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  1. #1
    überfuzz is offline Member
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    Default Sort an ArrayList

    Hi!

    Is there any function/method in the arraylist class able to sort an arraylist like this?

    arraylist
    Java Code:
    [0] = object 1
    [1] = object 2
    [2] = null
    [3] = object 4
    [4] = null
    [5] = object 6
    [6] = object 7
    Sorted arraylist
    Java Code:
    [0] = object 1
    [1] = object 2
    [2] = object 4
    [3] = object 6
    [4] = object 7

    Edit:
    I tried this, but the sort part don't work.
    Java Code:
              arrayList.trimToSize();
              arrayList.sort();
    Last edited by überfuzz; 02-10-2011 at 11:21 AM. Reason: Forgot my trials

  2. #2
    Petr's Avatar
    Petr is offline Senior Member
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    you can create yourself comparator implementation Comparator<> interface and it use in your code as follows Collections.sort(List, Comparator);
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  3. #3
    überfuzz is offline Member
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    Default

    Thinking about it, it not really a sort stunt I'm trying to pull. I just want to reindex the array. Erasing all index corresponding to a value of null, or in my case no object.

  4. #4
    Petr's Avatar
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    So and do you have some problems with that?
    Can you show your code what are you doing.
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  5. #5
    jomypgeorge is offline Member
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    Default

    you can use COllections.sort(ArrayList_obj)

  6. #6
    Petr's Avatar
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    The any case him need implementations or yourself comparator or implementation Compare interface for object that use method Collection.sort(List)
    Last edited by Petr; 02-10-2011 at 12:10 PM.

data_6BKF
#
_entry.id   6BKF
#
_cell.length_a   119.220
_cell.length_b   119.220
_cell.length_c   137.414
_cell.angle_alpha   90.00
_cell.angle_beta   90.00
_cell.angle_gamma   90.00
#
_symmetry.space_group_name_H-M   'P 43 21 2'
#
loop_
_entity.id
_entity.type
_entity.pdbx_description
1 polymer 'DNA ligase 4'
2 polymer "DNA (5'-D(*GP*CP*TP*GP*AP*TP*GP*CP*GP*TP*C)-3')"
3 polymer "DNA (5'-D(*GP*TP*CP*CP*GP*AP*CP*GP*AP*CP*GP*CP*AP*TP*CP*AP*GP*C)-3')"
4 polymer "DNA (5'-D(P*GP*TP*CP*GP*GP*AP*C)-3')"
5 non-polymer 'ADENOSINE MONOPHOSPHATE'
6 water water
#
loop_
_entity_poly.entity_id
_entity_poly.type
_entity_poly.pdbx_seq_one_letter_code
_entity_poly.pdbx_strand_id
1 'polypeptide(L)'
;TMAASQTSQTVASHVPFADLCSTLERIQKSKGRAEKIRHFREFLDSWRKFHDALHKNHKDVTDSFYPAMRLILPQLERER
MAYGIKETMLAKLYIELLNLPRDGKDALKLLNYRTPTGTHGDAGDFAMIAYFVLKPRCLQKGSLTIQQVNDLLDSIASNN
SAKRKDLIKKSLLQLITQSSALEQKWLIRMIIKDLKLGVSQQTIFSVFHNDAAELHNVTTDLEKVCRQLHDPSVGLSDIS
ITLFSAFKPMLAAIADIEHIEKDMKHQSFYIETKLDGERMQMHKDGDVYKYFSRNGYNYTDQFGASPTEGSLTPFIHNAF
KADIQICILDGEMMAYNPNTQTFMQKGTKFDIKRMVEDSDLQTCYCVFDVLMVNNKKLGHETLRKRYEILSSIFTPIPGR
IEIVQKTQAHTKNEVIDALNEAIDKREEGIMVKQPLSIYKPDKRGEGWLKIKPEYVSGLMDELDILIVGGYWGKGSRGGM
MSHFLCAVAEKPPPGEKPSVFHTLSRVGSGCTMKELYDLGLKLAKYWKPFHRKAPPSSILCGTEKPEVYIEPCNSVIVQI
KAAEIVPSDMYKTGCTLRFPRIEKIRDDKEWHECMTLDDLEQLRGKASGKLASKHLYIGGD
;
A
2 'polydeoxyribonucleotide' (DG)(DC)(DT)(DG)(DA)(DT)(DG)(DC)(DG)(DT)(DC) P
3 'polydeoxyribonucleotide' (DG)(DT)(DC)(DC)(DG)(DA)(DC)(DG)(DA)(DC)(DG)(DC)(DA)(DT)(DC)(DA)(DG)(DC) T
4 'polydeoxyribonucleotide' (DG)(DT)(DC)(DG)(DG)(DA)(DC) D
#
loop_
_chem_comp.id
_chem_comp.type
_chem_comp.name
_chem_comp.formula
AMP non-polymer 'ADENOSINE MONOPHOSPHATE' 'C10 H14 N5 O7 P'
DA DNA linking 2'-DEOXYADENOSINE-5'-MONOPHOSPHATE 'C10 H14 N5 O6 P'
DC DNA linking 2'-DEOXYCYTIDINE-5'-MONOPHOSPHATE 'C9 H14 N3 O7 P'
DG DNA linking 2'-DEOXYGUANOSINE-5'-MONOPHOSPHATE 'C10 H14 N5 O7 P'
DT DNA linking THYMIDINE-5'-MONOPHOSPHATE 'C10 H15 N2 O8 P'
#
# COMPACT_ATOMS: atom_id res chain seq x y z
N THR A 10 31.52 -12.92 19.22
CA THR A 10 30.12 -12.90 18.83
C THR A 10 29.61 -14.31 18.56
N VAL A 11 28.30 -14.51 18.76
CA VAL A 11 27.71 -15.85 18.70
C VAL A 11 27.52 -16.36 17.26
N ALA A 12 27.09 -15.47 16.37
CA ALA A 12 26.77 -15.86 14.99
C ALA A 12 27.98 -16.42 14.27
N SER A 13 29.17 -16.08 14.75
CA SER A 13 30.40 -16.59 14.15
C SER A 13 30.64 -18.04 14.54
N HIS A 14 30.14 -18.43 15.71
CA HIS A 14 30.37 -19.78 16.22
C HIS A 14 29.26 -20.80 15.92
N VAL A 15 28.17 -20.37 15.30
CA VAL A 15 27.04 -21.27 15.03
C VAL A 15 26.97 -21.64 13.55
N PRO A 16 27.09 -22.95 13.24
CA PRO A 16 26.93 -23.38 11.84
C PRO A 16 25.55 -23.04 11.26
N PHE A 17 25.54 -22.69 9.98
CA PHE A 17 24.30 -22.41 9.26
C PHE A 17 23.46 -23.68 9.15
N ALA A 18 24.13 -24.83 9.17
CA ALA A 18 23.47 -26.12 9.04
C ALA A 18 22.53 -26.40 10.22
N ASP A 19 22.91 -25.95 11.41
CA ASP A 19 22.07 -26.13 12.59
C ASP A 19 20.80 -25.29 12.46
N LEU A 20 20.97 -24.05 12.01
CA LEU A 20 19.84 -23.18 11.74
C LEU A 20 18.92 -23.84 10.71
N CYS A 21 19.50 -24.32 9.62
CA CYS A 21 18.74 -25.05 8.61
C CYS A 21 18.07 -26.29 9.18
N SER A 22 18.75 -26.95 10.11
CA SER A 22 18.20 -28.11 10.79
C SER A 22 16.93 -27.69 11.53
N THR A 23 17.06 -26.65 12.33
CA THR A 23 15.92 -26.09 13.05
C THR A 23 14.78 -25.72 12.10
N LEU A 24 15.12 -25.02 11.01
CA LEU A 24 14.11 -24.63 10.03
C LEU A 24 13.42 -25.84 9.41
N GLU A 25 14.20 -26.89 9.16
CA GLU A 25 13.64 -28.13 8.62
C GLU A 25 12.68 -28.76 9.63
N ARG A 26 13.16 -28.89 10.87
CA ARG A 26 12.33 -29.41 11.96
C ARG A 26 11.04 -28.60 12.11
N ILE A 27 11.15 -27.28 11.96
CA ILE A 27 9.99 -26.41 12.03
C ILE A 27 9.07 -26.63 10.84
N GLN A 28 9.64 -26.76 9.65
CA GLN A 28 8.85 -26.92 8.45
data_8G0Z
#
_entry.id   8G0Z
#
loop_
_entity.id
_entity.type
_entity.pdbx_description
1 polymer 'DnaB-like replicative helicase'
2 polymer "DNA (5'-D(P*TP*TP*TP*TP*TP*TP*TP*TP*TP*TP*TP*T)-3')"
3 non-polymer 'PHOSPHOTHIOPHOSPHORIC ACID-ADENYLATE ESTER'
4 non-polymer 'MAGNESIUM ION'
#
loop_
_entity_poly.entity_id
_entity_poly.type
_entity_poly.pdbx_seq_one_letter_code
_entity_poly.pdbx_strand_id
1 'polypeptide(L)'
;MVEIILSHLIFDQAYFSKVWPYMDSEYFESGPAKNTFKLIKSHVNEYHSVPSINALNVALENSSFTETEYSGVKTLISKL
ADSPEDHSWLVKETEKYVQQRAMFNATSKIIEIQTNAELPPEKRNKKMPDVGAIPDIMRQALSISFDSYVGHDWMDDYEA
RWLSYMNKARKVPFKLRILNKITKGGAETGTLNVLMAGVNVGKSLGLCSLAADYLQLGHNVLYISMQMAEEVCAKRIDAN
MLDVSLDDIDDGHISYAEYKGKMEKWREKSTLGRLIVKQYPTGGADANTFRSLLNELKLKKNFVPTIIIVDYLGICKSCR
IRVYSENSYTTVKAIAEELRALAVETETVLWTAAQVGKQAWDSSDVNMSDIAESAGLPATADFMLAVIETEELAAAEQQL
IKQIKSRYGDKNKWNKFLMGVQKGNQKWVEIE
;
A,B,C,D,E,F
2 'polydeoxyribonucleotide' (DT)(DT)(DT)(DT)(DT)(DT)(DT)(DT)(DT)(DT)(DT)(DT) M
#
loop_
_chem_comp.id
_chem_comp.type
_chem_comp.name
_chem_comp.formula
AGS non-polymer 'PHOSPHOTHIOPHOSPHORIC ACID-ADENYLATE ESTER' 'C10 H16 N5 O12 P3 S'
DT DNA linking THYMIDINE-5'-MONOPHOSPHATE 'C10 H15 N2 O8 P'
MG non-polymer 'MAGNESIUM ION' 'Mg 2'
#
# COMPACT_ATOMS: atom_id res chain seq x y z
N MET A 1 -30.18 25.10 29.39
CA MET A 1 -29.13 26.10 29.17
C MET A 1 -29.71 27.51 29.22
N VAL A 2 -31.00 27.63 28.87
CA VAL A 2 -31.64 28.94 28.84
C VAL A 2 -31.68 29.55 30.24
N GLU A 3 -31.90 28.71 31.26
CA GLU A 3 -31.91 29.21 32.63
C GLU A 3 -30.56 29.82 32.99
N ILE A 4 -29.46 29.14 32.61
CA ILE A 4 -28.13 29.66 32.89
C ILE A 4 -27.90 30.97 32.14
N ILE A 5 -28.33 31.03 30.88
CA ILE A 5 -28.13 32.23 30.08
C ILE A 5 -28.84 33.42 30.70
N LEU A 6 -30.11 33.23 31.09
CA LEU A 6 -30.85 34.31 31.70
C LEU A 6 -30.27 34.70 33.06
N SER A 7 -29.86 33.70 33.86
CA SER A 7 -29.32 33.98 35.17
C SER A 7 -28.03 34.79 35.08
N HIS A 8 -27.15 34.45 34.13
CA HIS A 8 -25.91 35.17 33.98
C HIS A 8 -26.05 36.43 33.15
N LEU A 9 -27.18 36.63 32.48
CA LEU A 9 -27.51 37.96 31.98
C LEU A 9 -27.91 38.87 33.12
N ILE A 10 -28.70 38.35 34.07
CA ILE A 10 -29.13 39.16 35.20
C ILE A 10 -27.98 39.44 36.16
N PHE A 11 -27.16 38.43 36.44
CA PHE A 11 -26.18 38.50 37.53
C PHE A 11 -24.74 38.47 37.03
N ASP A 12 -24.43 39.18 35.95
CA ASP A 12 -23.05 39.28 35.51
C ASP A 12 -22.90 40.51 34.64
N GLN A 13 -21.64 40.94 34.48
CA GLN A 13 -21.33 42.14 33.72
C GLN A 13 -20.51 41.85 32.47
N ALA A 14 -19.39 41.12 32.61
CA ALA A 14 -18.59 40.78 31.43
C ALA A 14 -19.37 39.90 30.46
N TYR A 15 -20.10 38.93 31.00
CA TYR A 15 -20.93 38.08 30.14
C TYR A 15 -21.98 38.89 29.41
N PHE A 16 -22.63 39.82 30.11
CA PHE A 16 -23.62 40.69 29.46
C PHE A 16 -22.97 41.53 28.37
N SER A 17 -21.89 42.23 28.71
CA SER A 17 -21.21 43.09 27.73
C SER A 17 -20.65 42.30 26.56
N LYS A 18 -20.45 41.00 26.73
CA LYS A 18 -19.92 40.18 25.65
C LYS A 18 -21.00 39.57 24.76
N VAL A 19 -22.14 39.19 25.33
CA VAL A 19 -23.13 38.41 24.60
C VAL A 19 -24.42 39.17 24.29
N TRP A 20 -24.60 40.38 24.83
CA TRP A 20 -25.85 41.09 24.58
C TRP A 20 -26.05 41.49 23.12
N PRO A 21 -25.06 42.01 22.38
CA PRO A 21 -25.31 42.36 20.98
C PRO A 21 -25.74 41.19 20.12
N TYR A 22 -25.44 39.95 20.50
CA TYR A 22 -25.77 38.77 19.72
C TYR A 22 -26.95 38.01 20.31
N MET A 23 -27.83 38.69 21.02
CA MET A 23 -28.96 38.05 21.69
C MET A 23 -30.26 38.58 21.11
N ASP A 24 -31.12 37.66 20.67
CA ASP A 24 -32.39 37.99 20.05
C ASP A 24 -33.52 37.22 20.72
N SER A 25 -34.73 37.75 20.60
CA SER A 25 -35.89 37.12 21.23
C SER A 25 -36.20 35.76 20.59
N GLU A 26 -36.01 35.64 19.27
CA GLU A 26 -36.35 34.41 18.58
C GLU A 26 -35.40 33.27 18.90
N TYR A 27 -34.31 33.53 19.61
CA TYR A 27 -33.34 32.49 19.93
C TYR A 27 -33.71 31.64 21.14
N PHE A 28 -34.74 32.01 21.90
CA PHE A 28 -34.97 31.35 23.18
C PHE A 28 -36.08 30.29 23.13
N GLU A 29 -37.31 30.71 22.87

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  7. #7
    JosAH's Avatar
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    Quote Originally Posted by jomypgeorge View Post
    you can use COllections.sort(ArrayList_obj)
    You can't use it because the List can contain null elements. The OP has to implement a simple Comparator<T> that anticipates on the fact that one of, or both of, its arguments can be null in the compare( ... ) method.

    kind regards,

    Jos
    cenosillicaphobia: the fear for an empty beer glass

  8. #8
    überfuzz is offline Member
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    Since I didn't understand your posts I came up with an other way of solving this. For now I'll just set status == false on my objects, then I use a if statement to check status.

    Thanks

  9. #9
    Petr's Avatar
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    see
    Java Code:
    package javatalk;
    
    import java.util.ArrayList;
    import java.util.Collections;
    import java.util.Comparator;
    import java.util.List;
    
    public class SortEx {
        private static class User {
            private String name;
            private String soname;
    
            private User(String name, String soname) {
                this.name = name;
                this.soname = soname;
            }
    
            public String getName() {
                return name;
            }
    
            public String getSoname() {
                return soname;
            }
    
            @Override
            public boolean equals(Object o) {
                if (this == o) return true;
                if (o == null || getClass() != o.getClass()) return false;
    
                User user = (User) o;
    
                if (name != null ? !name.equals(user.name) : user.name != null) return false;
                if (soname != null ? !soname.equals(user.soname) : user.soname != null) return false;
    
                return true;
            }
    
            @Override
            public int hashCode() {
                int result = name != null ? name.hashCode() : 0;
                result = 31 * result + (soname != null ? soname.hashCode() : 0);
                return result;
            }
    
            @Override
            public String toString() {
                return "User: name - " + name + "; soname - " + soname;
            }
        }